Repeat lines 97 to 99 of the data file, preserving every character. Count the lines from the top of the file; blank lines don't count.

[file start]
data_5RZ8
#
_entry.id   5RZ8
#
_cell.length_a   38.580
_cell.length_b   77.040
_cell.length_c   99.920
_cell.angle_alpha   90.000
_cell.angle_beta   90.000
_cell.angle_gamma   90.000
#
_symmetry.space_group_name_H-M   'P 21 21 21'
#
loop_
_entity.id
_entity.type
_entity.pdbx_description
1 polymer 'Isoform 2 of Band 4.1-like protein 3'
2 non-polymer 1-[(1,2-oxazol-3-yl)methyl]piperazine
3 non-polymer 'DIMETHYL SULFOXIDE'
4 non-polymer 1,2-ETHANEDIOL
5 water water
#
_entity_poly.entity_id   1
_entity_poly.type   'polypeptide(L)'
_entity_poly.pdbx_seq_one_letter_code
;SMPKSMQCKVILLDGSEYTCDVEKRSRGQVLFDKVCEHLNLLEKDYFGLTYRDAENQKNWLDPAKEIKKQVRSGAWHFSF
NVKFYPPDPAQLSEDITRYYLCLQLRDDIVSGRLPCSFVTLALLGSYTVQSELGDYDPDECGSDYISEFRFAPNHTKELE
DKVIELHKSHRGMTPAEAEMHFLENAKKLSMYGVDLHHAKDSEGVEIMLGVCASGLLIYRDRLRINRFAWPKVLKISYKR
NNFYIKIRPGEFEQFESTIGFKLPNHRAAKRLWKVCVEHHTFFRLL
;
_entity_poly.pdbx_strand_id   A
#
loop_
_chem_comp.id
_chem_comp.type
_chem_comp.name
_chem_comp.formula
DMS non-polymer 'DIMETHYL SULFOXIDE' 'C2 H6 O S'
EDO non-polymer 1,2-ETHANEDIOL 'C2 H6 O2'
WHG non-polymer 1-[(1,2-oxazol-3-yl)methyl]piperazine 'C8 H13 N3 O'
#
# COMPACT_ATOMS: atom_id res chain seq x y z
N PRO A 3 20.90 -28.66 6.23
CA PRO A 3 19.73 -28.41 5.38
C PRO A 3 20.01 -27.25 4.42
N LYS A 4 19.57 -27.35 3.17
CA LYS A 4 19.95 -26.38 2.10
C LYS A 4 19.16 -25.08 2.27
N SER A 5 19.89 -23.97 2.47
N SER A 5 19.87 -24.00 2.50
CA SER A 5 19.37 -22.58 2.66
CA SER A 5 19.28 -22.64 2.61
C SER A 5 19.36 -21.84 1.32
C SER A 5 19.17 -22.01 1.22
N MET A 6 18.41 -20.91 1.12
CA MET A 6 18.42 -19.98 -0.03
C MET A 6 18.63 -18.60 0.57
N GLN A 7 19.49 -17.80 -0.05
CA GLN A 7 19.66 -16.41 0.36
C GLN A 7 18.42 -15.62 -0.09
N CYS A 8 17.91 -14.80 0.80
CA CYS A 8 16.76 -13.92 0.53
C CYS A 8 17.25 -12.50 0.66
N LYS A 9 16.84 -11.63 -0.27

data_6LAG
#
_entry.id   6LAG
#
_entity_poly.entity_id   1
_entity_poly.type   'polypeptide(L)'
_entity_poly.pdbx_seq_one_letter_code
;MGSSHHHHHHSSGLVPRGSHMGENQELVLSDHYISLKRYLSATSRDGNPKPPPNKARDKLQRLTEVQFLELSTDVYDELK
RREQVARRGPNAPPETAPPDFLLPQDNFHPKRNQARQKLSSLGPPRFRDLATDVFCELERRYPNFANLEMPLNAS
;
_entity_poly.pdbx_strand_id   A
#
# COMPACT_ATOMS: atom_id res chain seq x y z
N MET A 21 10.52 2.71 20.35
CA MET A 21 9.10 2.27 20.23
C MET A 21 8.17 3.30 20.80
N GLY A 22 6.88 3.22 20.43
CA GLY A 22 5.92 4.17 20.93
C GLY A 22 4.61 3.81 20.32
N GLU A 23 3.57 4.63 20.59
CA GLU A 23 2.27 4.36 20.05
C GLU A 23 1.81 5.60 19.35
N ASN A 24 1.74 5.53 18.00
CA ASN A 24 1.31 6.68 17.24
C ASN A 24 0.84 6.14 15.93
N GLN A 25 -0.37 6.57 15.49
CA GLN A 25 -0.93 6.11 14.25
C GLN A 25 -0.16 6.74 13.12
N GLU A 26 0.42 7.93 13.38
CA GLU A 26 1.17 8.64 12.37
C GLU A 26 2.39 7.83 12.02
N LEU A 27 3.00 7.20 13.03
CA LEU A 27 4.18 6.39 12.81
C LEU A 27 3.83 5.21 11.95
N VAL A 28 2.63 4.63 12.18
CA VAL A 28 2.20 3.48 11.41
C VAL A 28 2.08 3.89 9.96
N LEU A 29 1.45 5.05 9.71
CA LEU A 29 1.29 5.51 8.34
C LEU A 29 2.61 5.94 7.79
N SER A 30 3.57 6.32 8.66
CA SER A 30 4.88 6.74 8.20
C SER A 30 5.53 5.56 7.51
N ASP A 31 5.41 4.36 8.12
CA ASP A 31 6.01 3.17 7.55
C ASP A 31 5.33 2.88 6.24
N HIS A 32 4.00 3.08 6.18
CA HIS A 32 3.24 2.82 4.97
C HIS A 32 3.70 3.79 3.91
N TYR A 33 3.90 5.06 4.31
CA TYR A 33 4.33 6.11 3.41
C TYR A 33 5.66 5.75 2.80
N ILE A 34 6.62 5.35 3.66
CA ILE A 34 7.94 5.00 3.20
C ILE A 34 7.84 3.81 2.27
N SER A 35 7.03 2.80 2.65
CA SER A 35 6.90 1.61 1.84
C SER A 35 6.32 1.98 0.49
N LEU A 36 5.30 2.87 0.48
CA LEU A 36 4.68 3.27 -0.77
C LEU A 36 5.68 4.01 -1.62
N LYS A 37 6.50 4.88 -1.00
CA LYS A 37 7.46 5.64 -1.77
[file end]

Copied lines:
N LEU A 27 3.00 7.20 13.03
CA LEU A 27 4.18 6.39 12.81
C LEU A 27 3.83 5.21 11.95